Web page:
… a tiny, highly directional speaker that can be used in portable devices like laptops, tablets and mobile handsets.
Given the helpful comments that I got last time I made a wish for a product, directing me to exactly what I was after, I am hoping that I’ll get lucky again. But I’ve searched around, and I fear that it doesn’t (yet?) exist.
Normal speakers in portable devices are unsuited to a shared environment when I’m going about a personal activity. For example, if I want to watch a TV program on my laptop, while my wife watches some video on the iPod on the couch next to me, we are going to interfere with each other, making it difficult for either of us to listen to our shows. Similarly, in an office environment where people are sitting on adjacent desks, it would be great if the sound from any one computer wasn’t audible to the rest of the office. Or alternatively, where many people are on a train and watching video or playing games on their portable devices, reducing the interfering noise would be appreciated.
Headphones are unsuited to both “snacking” type tasks (pick up the device, do something quickly, put it down again) and where a camera is used (as in a video call). If I have to stand up, put down the device, find the headphones, connect them, put them on, then sit back down every time I find I want to watch a video, the result is that I don’t watch videos. And in a video call, while the trend is more and more towards an almost “present” level of quality, seeing the other party wear headphones pretty quickly breaks the illusion. Needing peripherals, such as headphones, usually indicates a compromised experience.
Even if the audio quality is relatively poor, I would still rush out and get a portable device if it had the ability to produce directional audio. I don’t necessarily need high fidelity for watching online video or making a video call.
It appears that the basic technology needed for this sort of speaker is an array of ultrasound generators. You know it has got to be awesome technology if it uses something called ultrasound, right?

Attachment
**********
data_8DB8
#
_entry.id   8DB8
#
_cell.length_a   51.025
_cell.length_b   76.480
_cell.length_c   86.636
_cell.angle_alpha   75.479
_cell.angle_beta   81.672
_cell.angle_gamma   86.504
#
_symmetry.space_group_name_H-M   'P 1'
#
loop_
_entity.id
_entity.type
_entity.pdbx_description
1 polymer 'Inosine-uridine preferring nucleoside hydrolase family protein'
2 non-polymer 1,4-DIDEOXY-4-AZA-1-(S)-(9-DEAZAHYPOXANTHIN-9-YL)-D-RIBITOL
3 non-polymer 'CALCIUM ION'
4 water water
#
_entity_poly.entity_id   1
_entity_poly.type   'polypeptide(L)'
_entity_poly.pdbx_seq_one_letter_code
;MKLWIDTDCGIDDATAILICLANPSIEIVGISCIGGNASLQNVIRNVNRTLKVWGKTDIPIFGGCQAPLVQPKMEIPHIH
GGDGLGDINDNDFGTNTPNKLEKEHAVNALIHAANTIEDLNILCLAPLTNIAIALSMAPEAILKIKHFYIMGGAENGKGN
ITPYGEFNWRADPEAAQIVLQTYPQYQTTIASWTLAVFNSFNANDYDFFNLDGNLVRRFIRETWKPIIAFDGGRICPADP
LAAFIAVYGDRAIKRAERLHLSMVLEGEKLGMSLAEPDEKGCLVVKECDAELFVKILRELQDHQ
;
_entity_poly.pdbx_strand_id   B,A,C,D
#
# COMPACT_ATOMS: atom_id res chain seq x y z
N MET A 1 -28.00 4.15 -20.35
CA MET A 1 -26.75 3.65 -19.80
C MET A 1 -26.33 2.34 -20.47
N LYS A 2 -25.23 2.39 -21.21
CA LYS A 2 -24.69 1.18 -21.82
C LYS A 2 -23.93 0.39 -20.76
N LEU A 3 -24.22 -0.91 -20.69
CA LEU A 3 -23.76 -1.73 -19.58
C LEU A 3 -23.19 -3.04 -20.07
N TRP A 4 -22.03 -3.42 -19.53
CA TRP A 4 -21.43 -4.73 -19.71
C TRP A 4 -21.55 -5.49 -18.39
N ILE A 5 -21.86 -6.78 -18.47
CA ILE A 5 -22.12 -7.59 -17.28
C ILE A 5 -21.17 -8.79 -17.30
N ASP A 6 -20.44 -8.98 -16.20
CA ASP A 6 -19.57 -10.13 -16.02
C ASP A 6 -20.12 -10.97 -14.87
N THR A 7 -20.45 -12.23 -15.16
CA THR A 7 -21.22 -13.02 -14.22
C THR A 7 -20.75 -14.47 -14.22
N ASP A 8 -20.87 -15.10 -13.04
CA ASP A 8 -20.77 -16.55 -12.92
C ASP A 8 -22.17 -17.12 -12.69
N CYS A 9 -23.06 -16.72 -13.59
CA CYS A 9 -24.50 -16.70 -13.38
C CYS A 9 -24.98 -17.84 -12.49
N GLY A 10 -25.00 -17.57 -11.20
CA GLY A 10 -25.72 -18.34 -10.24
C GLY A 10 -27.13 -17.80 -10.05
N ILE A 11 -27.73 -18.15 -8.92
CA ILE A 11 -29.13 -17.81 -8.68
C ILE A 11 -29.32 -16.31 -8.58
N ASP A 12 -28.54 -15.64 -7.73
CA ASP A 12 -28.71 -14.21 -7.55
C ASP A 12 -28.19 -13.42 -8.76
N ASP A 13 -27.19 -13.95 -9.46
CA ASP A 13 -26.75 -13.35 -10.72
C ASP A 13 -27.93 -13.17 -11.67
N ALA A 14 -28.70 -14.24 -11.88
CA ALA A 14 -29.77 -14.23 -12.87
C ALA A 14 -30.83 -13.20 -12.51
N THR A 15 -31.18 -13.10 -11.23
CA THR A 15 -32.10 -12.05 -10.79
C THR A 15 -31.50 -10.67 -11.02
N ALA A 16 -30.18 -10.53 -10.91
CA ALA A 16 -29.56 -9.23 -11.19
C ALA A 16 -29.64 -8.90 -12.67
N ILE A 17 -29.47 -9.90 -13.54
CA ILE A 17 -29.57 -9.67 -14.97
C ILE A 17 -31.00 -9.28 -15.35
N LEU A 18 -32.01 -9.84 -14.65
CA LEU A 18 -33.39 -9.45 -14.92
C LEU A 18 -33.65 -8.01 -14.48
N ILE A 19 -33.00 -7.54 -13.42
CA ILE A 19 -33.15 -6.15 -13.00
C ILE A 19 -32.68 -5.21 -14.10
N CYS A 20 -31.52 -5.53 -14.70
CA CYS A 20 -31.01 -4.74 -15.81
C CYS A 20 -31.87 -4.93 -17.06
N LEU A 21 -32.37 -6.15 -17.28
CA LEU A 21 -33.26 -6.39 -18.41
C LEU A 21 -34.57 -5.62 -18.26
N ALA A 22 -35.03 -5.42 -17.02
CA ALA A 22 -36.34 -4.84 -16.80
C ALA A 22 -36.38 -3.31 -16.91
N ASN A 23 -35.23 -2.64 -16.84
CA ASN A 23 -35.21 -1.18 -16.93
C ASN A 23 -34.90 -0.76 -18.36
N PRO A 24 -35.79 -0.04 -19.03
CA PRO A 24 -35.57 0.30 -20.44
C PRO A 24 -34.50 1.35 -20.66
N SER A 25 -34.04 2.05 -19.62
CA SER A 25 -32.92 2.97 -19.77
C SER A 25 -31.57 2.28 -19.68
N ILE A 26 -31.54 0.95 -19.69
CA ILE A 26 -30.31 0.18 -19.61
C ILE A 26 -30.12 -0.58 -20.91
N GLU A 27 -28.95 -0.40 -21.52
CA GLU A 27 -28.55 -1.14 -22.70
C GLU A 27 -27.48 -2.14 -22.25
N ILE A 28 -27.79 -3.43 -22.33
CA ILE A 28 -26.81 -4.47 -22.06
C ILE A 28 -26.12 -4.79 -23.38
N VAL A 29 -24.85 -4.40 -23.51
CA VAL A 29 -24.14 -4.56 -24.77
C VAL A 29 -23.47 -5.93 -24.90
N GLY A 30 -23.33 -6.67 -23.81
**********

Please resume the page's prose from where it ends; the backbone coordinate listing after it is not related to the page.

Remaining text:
From the details on the Explain that Stuff! website, it seems that basically two (ultra) high frequency audio signals are produced, and it is the beat frequency between them that is the actual audio that you hear. Because the frequencies are so high, they are highly directional.
I have found only one product on the market that uses this approach – the American Technology Corporation HSS-H450 – which is a foot long and available for the bargain price of US$1,069.62 (strangely, that’s a UK site). Meanwhile, I have come across a kit that might be used to make your own (if you’re more talented than I am at electronics). Alternatively, there are some less-than-ultrasonic but still directional speakers that I’ve found from Brown Innovations and Dakota Audio. But neither would suit embedding in an iPad, let alone an iPod.
So, I continue to wait and hope…
8 thoughts on “Someone needs to invent …”
While I’m no bearer of good news those HSS-H450’s are pretty much the closest thing you’re going to get to in terms of availability and affordability (but not portability). I’ve also found those speakers on ebay for US$200-$500 with minor cosmetic damage. (I’m very tempted)
But unfortunately this technology is no where near hi-fi, taking a look at a frequency response graph out of the datasheet, they have very poor performance below 500Hz and no response below 300Hz so you will have no bass, though good enough for dialogue and mid range frequencies from 800Hz to 10kHz. This is also apparently a very common issue for directional speakers to date.
..But I hope I’m wrong so I’ll subscribe to comments in hope someone has the answers that you (and I) are after.
Thanks Goodwin. Perhaps the technology is just currently not ready for this application. I hope I’m wrong, too.
Hi Goodwin, Do you know if the HSS-450s can be used with an IPOD (setting aside the issue of portability…)?
You could by using a 3mm to RCA cable, however (without knowing the context) you still need to power the speakers and find a suitable location that doesn’t reflect the sound around reversing the purpose of the speaker.
3mm to RCA:
I found a similar looking product here:
OK, that’ll teach me to read properly…